The herpes viruses can awaken from their dormant state at any time and cause a new outbreak of cold sores. This is called reactivation. This usually happens when the immune system is weakened. The frequency of reactivations varies greatly from individual to individual.

Such a weakening of the immune system can have various causes, often a cold or flu-like infections. Lip herpes therefore occurs particularly often in cases of fever. Herpes blisters are therefore also called cold sores.

Mental or physical stress can also trigger a reactivation. For example, lip herpes occurs more often after heavy physical exertion, but also in times of greater psychological stress. Other risk factors are external damage to the lip, for example in the form of injuries or skin damage due to increased UV radiation. Reactivations after a visit to the dentist are also possible, as the lips are strained during the treatment.

Certain drugs as well as diseases that are associated with a general immune deficiency – such as AIDS – can cause frequent reactivations. Changes in hormones, for example during menstruation or pregnancy, also cause lip herpes to break out.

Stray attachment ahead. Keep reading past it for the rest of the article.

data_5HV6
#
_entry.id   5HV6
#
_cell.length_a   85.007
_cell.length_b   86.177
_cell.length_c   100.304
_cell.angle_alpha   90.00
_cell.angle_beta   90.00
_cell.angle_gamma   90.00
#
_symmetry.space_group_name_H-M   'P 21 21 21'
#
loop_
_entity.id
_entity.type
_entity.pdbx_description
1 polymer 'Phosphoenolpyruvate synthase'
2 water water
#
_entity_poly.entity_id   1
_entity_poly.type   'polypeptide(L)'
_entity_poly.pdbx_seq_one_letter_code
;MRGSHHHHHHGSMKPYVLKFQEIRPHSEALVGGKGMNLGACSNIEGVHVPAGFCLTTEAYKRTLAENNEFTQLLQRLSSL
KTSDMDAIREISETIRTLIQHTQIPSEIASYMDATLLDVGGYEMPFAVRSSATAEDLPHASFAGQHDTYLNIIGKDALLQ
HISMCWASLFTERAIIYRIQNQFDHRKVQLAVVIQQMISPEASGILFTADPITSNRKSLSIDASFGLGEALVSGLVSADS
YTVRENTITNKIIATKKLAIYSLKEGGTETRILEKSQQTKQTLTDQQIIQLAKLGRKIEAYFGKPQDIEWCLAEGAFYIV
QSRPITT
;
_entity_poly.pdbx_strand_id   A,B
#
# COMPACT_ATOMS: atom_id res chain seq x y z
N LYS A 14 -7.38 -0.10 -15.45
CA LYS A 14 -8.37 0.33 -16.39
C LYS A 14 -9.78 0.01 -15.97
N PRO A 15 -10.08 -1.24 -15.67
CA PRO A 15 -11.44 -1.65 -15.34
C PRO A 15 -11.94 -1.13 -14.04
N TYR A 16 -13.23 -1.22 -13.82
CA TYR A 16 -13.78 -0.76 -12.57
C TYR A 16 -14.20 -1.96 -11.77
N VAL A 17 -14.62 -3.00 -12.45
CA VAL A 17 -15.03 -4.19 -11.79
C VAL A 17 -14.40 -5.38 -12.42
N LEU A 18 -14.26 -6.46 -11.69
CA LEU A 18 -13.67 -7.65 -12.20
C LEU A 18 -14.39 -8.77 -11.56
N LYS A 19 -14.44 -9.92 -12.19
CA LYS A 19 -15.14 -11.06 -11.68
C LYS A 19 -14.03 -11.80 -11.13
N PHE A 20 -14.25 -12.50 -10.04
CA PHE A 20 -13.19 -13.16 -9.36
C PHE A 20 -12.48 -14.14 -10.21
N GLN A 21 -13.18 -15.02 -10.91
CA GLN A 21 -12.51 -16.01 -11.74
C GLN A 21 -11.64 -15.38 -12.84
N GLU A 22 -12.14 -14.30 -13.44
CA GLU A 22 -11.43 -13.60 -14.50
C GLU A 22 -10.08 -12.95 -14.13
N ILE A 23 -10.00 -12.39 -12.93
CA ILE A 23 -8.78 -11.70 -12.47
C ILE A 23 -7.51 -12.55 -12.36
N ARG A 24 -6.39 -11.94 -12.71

Herpes: Lip as a weak spot?

The reasons why herpes lips are particularly preferred are, on the one hand, the high density of sensory nerve fibres along which the viruses can move. On the other hand, the skin at the transition between lip and facial skin is particularly sensitive. Herpes at the corner of the mouth is also relatively common because this area is subject to particularly high mechanical stress and can tear easily, especially in dry cold and low temperatures.